Jerusalem – Leading NATO officials believe that Israel, ultimately, will be forced to cope alone with the Iranian nuclear program. This was reported recently by Israel Strategic Affairs Minister Avigdor Lieberman to Israel Prime Minister Ehud Olmert upon his return from meetings in Europe.

In the course of his visit to NATO headquarters in Brussels two weeks ago, Lieberman met with NATO Deputy Secretary-General Alesandro Minuto Rizo and with the EU NATO representative Franco Frattini.

Lieberman reported that the NATO leaders told him that Israel ultimately could not count on the international community to prevent Iran from acquiring nuclear weapons.

“We’re stuck in Afghanistan, and European and American troops are wallowing in the Iraqi quagmire, which is something that is going to prevent the leaders of countries in Europe and America from deciding on the use of force to destroy Iran nuclear facilities,” said the NATO leaders to Lieberman. “Therefore, at the end of the day, Israel is going to have to remove the nuclear threat posed by Iran with the means at its disposal, and it won’t be able to count on international cooperation.”

Lieberman then met with Spanish Foreign Minister Miguel Moratinos and the former Spanish prime minister, Jose Maria Asnar.

Lieberman now believes that it is the Americans and European countries’ view that there is no longer a military option with respect to Iran. He believes that if Israel were to act alone, it would win the Europeans’ and the Americans’ blessings.

Israeli political officials said yesterday that in light of the information that was revealed by the Iranian General Ali Askari, who defected to the West, the U.S. administration has modified its analysis of the situation, which now conforms to the Israeli intelligence assessment. As The Bulletin reported on Monday, Askari revealed that Iran has been making advances toward the attainment of a nuclear bomb by means of laser technology – a developmental route that was kept hidden from the inspectors.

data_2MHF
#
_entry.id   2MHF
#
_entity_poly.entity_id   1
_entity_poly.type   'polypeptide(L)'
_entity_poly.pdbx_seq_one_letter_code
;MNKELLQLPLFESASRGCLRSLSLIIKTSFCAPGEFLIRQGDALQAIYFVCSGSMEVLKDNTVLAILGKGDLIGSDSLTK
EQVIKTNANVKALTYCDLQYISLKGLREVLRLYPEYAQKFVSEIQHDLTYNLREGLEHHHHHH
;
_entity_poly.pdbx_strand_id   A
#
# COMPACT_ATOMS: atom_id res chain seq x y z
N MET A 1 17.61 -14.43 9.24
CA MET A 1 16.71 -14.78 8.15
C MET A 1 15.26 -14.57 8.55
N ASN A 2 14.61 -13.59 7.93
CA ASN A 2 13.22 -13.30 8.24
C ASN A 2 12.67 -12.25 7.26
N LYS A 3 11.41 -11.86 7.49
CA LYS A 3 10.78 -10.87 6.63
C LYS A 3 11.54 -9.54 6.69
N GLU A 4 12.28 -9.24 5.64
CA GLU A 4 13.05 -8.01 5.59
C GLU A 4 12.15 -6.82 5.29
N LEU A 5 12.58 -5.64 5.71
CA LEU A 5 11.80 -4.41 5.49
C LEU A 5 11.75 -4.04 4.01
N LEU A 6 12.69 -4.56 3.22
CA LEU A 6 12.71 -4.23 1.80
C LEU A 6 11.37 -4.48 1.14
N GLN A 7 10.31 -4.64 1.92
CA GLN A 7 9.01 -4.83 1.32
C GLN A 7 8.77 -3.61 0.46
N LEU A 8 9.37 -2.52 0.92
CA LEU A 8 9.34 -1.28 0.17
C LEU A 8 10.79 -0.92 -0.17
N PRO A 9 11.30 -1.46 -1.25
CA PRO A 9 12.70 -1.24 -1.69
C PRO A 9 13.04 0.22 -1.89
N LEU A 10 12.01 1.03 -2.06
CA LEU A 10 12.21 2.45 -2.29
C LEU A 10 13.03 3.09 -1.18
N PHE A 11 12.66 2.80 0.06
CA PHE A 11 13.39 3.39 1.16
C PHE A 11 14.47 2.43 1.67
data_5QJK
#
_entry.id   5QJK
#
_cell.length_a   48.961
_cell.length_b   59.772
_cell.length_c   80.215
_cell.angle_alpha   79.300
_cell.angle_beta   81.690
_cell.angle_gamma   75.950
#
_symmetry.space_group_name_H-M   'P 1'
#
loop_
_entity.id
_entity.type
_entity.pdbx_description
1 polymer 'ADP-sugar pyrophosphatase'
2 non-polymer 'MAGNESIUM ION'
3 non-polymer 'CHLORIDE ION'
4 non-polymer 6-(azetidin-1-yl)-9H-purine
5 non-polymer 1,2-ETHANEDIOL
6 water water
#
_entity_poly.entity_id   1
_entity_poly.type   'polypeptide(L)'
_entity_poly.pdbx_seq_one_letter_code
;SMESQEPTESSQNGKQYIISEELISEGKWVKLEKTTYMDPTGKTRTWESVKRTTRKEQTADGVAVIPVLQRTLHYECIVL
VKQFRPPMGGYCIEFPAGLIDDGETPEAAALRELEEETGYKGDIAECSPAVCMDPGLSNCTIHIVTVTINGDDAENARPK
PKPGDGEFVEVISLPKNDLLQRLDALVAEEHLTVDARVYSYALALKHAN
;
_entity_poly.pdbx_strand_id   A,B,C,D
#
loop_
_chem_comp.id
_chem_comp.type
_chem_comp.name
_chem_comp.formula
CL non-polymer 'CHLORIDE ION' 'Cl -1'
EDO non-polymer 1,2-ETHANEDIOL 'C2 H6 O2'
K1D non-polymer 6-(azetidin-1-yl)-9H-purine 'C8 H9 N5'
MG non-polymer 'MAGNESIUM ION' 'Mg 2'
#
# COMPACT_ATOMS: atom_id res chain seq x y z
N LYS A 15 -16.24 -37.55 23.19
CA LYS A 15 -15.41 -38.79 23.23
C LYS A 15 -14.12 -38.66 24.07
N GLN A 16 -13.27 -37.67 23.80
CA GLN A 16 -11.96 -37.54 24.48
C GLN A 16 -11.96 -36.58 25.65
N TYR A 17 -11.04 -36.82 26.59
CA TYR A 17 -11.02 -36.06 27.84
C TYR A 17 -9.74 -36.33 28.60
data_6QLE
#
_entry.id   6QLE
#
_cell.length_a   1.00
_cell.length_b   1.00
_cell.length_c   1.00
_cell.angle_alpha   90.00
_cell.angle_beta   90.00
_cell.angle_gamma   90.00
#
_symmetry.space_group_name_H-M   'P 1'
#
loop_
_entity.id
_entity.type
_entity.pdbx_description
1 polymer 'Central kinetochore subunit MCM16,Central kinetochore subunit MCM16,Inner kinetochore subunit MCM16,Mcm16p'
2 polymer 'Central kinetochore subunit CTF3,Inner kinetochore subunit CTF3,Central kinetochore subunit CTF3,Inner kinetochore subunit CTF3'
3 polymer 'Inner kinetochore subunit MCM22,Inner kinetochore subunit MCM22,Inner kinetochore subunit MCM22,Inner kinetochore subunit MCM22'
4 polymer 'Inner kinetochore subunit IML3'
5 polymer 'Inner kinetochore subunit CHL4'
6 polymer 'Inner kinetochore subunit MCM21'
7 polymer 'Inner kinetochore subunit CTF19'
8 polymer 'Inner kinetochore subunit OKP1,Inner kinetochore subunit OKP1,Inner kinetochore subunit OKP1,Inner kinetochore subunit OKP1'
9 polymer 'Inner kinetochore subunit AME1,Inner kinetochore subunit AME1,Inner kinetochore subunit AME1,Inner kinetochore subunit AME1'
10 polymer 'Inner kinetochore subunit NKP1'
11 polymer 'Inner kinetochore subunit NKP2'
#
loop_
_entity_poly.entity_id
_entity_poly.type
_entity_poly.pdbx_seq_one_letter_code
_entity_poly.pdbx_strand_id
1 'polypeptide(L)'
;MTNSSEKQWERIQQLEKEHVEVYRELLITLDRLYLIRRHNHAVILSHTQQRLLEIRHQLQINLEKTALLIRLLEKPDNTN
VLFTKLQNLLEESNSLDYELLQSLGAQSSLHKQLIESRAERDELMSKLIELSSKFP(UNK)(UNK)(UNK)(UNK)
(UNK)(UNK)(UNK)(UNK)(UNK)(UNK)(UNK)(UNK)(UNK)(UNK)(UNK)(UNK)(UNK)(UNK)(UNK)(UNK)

Lieberman currently heads an Israeli task force that oversees the coordination among the security establishment that are focused on the Iranian nuclear threat. The task force forum, which was established in the wake of an agreement that was reached between Olmert and Lieberman in April, is attended by representatives of various branches within the IDF, the IDF Intelligence Branch, the Mossad, the Israel Atomic Energy Committee, the Israel National Security Council and the Israel Foreign Ministry.

This task force is supposed to submit its recommendations to the security cabinet within two months. One of the recommendations that has already been formed is to expand the scope of Israeli information broadcasts to Iran. The Strategic Affairs Ministry has demanded that the Finance Ministry allocate funds to this end in the 2008 state budget.

Lieberman has met a number of times already with the new defense minister, Ehud Barak, and has discussed the Iranian issue with him.

Sarkozy To Parents Of Kidnapped Soldiers: ‘Hezbollah Are Terrorists’

On Monday, French President Nicolas Sarkozy termed Hezbollah “terrorists,” saying that he does not intend to meet with them. Sarkozy made these statements on Monday during a meeting with representatives of Israel’s kidnapped soldiers’ families, whom he received for a meeting at the Elysees Palace.